Will Microsoft Soon Replace its Windows Live Email Client With a Browser Shell?

According to a report by ZDNet’s Mary-Jo Foley, Microsoft is working on an HTML5-enabled version of Hotmail, which could launch around the same time the next wave of its consumer-focused Windows Live tools debuts in a year or two. One of the main aspects of this move is that Hotmail could get support for offline storage before Gmail, as ReadWriteWeb’s Sarah Perez notes. To me, though, the most interesting part of this rumor is that Foley’s sources report that Microsoft may replace the Windows Live Mail client with this new version of Hotmail.

“The Softies are working on an HTML5 version of Hotmail with something that few people understand the consequences of: offline storage,” Foley’s contact told her. “They are planning on replacing the Windows Live Mail client with it.”

Hotmail vs. Windows Live Mail Today

Microsoft has worked hard on adding new features to Hotmail in the last few months, including Active Views (which gives you instant access to package tracking data if it’s referenced in the message, for example), aliases and sandboxed JavaScript support for select emails and vendors. Indeed, at this point, Hotmail offers a more feature-rich experience than the Windows Live Mail client on the desktop.

Is Microsoft Already Moving in this Direction?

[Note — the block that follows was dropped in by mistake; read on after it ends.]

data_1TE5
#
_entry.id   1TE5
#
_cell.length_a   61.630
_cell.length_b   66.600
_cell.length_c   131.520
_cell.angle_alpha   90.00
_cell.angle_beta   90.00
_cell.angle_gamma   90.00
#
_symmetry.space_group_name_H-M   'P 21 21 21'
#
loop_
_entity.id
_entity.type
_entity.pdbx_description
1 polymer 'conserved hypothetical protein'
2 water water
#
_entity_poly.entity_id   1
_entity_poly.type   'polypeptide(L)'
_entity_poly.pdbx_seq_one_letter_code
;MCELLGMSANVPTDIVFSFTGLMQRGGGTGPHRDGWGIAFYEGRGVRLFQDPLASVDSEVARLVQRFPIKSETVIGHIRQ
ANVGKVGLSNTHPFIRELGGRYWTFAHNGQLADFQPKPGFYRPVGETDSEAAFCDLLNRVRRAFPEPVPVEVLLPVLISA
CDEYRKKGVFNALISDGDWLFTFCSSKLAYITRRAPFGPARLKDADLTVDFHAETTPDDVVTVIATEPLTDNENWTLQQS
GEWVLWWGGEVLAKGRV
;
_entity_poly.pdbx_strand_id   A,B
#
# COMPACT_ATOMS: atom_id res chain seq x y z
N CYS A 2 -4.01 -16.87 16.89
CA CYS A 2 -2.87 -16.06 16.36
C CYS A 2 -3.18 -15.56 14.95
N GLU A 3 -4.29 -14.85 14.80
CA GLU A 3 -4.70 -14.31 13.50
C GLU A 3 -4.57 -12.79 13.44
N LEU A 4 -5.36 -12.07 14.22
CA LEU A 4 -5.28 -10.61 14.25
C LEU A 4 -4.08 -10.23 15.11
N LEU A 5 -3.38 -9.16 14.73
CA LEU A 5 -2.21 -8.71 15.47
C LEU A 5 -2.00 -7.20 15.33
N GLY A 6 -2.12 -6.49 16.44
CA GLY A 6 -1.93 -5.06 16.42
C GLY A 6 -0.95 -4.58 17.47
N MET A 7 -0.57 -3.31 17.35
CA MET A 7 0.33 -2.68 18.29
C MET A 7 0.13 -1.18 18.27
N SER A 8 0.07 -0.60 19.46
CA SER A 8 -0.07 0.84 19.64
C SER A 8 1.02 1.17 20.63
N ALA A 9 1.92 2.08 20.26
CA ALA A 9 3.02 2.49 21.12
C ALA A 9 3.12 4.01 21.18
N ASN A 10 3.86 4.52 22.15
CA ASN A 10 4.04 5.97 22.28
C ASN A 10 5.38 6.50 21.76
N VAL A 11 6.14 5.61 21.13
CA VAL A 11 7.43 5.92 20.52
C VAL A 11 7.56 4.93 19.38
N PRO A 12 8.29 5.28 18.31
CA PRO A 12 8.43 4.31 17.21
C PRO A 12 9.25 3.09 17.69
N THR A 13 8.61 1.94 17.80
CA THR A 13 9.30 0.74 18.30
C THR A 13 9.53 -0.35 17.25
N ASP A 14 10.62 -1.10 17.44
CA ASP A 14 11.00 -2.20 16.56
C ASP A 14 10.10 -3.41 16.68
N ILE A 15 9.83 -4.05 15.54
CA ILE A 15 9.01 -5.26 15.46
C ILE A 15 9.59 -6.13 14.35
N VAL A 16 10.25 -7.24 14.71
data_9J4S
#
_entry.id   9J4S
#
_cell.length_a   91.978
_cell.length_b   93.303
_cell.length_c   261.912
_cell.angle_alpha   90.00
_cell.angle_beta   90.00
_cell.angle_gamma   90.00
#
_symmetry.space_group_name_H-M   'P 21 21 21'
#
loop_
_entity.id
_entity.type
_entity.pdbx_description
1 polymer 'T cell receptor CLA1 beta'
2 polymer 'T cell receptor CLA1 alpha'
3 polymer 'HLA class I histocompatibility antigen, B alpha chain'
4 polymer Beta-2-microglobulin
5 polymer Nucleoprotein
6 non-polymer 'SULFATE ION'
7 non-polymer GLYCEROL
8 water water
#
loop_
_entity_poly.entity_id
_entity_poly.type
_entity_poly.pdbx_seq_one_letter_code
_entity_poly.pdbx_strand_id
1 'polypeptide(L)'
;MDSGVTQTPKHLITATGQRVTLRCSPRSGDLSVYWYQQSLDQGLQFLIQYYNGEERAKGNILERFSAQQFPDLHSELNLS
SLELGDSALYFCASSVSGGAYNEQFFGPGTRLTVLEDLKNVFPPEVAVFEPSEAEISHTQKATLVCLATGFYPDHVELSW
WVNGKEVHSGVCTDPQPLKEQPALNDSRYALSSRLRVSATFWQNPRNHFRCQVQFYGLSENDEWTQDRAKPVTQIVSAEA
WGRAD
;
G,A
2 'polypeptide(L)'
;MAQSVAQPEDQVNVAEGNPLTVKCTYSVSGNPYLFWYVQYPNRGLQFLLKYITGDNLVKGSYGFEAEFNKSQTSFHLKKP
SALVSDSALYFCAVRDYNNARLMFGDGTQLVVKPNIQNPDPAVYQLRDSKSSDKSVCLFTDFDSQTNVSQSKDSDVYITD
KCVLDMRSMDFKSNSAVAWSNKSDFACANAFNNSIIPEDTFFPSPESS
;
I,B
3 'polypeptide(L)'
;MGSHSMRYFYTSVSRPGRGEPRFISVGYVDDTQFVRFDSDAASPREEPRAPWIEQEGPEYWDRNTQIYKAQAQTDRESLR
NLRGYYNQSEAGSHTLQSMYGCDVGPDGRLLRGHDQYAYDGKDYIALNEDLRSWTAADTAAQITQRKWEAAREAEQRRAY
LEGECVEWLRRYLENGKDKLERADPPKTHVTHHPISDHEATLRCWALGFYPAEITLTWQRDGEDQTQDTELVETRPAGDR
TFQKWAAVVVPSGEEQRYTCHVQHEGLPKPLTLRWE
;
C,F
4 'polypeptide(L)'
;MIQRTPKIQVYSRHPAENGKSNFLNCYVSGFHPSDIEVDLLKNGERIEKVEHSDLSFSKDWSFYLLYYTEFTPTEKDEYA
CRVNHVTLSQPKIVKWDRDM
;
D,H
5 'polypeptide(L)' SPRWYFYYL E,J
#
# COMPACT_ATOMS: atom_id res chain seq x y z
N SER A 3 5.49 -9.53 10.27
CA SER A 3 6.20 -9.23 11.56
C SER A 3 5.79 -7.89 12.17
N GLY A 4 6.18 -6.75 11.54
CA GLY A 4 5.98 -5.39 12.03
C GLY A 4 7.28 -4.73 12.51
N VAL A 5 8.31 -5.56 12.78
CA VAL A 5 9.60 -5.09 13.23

As new techniques allow developers to bring desktop-like experiences to the Internet, it only makes sense for desktop developers to think about bringing these experiences back to the desktop as well. Microsoft already offers IE9 users some enhancements to the Hotmail experience. Microsoft’s support for hardware acceleration in the browser has also been ahead of its competition. Hotmail now also makes it easy for its users to import accounts from Gmail and Yahoo Mail while keeping their old email addresses. Pinning apps to the Windows taskbar, of course, is another feature that points towards an emphasis on bringing the Web and desktop together.

Back in the early days of Google’s now-defunct Google Gears project, it looked like web apps to the desktop was soon going to be the new normal. That hasn’t quite happened yet, but I wouldn’t be surprised if Microsoft was indeed working on this in some form.